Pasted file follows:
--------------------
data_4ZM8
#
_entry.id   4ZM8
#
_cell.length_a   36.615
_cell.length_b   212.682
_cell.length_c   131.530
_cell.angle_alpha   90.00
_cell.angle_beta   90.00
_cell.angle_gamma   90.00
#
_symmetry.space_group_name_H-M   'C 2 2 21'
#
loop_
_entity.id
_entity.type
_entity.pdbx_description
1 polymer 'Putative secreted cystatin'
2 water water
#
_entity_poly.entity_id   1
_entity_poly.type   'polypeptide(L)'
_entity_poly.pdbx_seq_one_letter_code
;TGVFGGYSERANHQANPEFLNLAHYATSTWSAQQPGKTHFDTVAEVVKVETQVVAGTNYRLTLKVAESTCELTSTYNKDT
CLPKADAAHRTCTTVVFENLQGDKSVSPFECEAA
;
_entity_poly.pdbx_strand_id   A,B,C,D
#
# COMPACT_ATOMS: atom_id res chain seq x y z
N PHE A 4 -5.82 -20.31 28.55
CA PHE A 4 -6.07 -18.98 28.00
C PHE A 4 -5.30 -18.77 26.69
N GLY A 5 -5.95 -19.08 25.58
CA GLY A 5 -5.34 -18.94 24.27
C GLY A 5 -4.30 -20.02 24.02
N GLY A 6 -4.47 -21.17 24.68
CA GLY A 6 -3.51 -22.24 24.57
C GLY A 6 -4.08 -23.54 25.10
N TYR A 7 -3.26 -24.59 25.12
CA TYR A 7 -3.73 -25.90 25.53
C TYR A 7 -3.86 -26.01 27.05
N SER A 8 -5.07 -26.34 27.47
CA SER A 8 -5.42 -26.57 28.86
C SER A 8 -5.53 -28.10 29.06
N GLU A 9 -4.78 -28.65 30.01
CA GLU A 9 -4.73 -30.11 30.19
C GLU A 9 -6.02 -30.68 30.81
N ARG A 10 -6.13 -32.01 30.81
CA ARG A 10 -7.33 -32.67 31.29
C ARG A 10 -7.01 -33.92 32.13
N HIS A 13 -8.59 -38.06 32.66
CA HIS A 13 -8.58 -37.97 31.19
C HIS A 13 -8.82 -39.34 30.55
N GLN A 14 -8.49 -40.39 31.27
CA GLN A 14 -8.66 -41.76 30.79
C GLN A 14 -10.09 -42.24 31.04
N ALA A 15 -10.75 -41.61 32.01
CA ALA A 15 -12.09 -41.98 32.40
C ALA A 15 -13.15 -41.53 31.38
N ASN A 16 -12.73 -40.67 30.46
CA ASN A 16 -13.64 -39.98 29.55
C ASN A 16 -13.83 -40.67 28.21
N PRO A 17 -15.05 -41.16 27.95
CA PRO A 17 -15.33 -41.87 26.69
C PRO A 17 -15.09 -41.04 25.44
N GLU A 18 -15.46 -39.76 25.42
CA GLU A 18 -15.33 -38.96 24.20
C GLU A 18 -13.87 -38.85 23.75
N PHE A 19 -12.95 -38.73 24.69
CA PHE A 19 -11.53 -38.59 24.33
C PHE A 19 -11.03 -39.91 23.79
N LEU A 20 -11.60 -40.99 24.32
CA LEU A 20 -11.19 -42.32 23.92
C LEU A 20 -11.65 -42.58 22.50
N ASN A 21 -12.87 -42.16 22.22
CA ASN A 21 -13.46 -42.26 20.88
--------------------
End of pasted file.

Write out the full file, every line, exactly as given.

data_4ZM8
#
_entry.id   4ZM8
#
_cell.length_a   36.615
_cell.length_b   212.682
_cell.length_c   131.530
_cell.angle_alpha   90.00
_cell.angle_beta   90.00
_cell.angle_gamma   90.00
#
_symmetry.space_group_name_H-M   'C 2 2 21'
#
loop_
_entity.id
_entity.type
_entity.pdbx_description
1 polymer 'Putative secreted cystatin'
2 water water
#
_entity_poly.entity_id   1
_entity_poly.type   'polypeptide(L)'
_entity_poly.pdbx_seq_one_letter_code
;TGVFGGYSERANHQANPEFLNLAHYATSTWSAQQPGKTHFDTVAEVVKVETQVVAGTNYRLTLKVAESTCELTSTYNKDT
CLPKADAAHRTCTTVVFENLQGDKSVSPFECEAA
;
_entity_poly.pdbx_strand_id   A,B,C,D
#
# COMPACT_ATOMS: atom_id res chain seq x y z
N PHE A 4 -5.82 -20.31 28.55
CA PHE A 4 -6.07 -18.98 28.00
C PHE A 4 -5.30 -18.77 26.69
N GLY A 5 -5.95 -19.08 25.58
CA GLY A 5 -5.34 -18.94 24.27
C GLY A 5 -4.30 -20.02 24.02
N GLY A 6 -4.47 -21.17 24.68
CA GLY A 6 -3.51 -22.24 24.57
C GLY A 6 -4.08 -23.54 25.10
N TYR A 7 -3.26 -24.59 25.12
CA TYR A 7 -3.73 -25.90 25.53
C TYR A 7 -3.86 -26.01 27.05
N SER A 8 -5.07 -26.34 27.47
CA SER A 8 -5.42 -26.57 28.86
C SER A 8 -5.53 -28.10 29.06
N GLU A 9 -4.78 -28.65 30.01
CA GLU A 9 -4.73 -30.11 30.19
C GLU A 9 -6.02 -30.68 30.81
N ARG A 10 -6.13 -32.01 30.81
CA ARG A 10 -7.33 -32.67 31.29
C ARG A 10 -7.01 -33.92 32.13
N HIS A 13 -8.59 -38.06 32.66
CA HIS A 13 -8.58 -37.97 31.19
C HIS A 13 -8.82 -39.34 30.55
N GLN A 14 -8.49 -40.39 31.27
CA GLN A 14 -8.66 -41.76 30.79
C GLN A 14 -10.09 -42.24 31.04
N ALA A 15 -10.75 -41.61 32.01
CA ALA A 15 -12.09 -41.98 32.40
C ALA A 15 -13.15 -41.53 31.38
N ASN A 16 -12.73 -40.67 30.46
CA ASN A 16 -13.64 -39.98 29.55
C ASN A 16 -13.83 -40.67 28.21
N PRO A 17 -15.05 -41.16 27.95
CA PRO A 17 -15.33 -41.87 26.69
C PRO A 17 -15.09 -41.04 25.44
N GLU A 18 -15.46 -39.76 25.42
CA GLU A 18 -15.33 -38.96 24.20
C GLU A 18 -13.87 -38.85 23.75
N PHE A 19 -12.95 -38.73 24.69
CA PHE A 19 -11.53 -38.59 24.33
C PHE A 19 -11.03 -39.91 23.79
N LEU A 20 -11.60 -40.99 24.32
CA LEU A 20 -11.19 -42.32 23.92
C LEU A 20 -11.65 -42.58 22.50
N ASN A 21 -12.87 -42.16 22.22
CA ASN A 21 -13.46 -42.26 20.88